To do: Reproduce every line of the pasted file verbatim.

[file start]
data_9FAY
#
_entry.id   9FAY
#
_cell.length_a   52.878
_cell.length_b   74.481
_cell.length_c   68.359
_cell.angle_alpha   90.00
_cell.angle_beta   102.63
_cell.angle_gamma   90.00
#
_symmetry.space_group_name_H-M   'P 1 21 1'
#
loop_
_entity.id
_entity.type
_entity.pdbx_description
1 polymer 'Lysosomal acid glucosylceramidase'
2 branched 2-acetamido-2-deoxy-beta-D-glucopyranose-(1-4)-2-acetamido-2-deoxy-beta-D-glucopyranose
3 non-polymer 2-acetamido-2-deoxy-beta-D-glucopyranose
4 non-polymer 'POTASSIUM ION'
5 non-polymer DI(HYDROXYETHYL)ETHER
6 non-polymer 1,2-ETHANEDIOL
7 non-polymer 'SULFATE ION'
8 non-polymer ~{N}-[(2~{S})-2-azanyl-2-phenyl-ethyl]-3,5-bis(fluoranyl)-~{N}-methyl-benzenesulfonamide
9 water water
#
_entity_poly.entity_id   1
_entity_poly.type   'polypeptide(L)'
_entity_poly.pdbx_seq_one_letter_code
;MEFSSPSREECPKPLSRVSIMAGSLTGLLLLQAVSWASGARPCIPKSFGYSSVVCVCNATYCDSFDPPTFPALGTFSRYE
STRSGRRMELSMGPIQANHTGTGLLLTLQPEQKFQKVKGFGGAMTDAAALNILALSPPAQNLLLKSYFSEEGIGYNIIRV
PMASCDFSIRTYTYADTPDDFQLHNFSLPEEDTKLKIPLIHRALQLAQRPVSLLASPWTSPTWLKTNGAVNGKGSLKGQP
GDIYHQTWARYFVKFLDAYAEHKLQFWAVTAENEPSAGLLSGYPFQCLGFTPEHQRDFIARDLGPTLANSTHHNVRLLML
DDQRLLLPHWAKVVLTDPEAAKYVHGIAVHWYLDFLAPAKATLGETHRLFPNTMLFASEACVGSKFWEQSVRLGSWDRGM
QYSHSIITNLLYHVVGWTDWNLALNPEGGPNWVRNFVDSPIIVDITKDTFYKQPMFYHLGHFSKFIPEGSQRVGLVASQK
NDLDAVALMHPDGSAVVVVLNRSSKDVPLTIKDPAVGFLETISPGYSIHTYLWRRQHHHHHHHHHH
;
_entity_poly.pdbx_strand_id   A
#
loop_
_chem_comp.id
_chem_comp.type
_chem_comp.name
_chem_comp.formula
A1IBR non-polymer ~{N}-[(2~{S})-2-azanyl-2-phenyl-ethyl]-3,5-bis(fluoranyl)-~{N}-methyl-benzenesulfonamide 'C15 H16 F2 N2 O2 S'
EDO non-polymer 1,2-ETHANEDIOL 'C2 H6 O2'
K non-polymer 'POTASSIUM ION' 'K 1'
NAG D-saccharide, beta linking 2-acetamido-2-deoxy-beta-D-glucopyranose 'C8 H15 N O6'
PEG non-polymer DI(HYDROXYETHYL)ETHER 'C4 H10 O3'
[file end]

data_9FAY
#
_entry.id   9FAY
#
_cell.length_a   52.878
_cell.length_b   74.481
_cell.length_c   68.359
_cell.angle_alpha   90.00
_cell.angle_beta   102.63
_cell.angle_gamma   90.00
#
_symmetry.space_group_name_H-M   'P 1 21 1'
#
loop_
_entity.id
_entity.type
_entity.pdbx_description
1 polymer 'Lysosomal acid glucosylceramidase'
2 branched 2-acetamido-2-deoxy-beta-D-glucopyranose-(1-4)-2-acetamido-2-deoxy-beta-D-glucopyranose
3 non-polymer 2-acetamido-2-deoxy-beta-D-glucopyranose
4 non-polymer 'POTASSIUM ION'
5 non-polymer DI(HYDROXYETHYL)ETHER
6 non-polymer 1,2-ETHANEDIOL
7 non-polymer 'SULFATE ION'
8 non-polymer ~{N}-[(2~{S})-2-azanyl-2-phenyl-ethyl]-3,5-bis(fluoranyl)-~{N}-methyl-benzenesulfonamide
9 water water
#
_entity_poly.entity_id   1
_entity_poly.type   'polypeptide(L)'
_entity_poly.pdbx_seq_one_letter_code
;MEFSSPSREECPKPLSRVSIMAGSLTGLLLLQAVSWASGARPCIPKSFGYSSVVCVCNATYCDSFDPPTFPALGTFSRYE
STRSGRRMELSMGPIQANHTGTGLLLTLQPEQKFQKVKGFGGAMTDAAALNILALSPPAQNLLLKSYFSEEGIGYNIIRV
PMASCDFSIRTYTYADTPDDFQLHNFSLPEEDTKLKIPLIHRALQLAQRPVSLLASPWTSPTWLKTNGAVNGKGSLKGQP
GDIYHQTWARYFVKFLDAYAEHKLQFWAVTAENEPSAGLLSGYPFQCLGFTPEHQRDFIARDLGPTLANSTHHNVRLLML
DDQRLLLPHWAKVVLTDPEAAKYVHGIAVHWYLDFLAPAKATLGETHRLFPNTMLFASEACVGSKFWEQSVRLGSWDRGM
QYSHSIITNLLYHVVGWTDWNLALNPEGGPNWVRNFVDSPIIVDITKDTFYKQPMFYHLGHFSKFIPEGSQRVGLVASQK
NDLDAVALMHPDGSAVVVVLNRSSKDVPLTIKDPAVGFLETISPGYSIHTYLWRRQHHHHHHHHHH
;
_entity_poly.pdbx_strand_id   A
#
loop_
_chem_comp.id
_chem_comp.type
_chem_comp.name
_chem_comp.formula
A1IBR non-polymer ~{N}-[(2~{S})-2-azanyl-2-phenyl-ethyl]-3,5-bis(fluoranyl)-~{N}-methyl-benzenesulfonamide 'C15 H16 F2 N2 O2 S'
EDO non-polymer 1,2-ETHANEDIOL 'C2 H6 O2'
K non-polymer 'POTASSIUM ION' 'K 1'
NAG D-saccharide, beta linking 2-acetamido-2-deoxy-beta-D-glucopyranose 'C8 H15 N O6'
PEG non-polymer DI(HYDROXYETHYL)ETHER 'C4 H10 O3'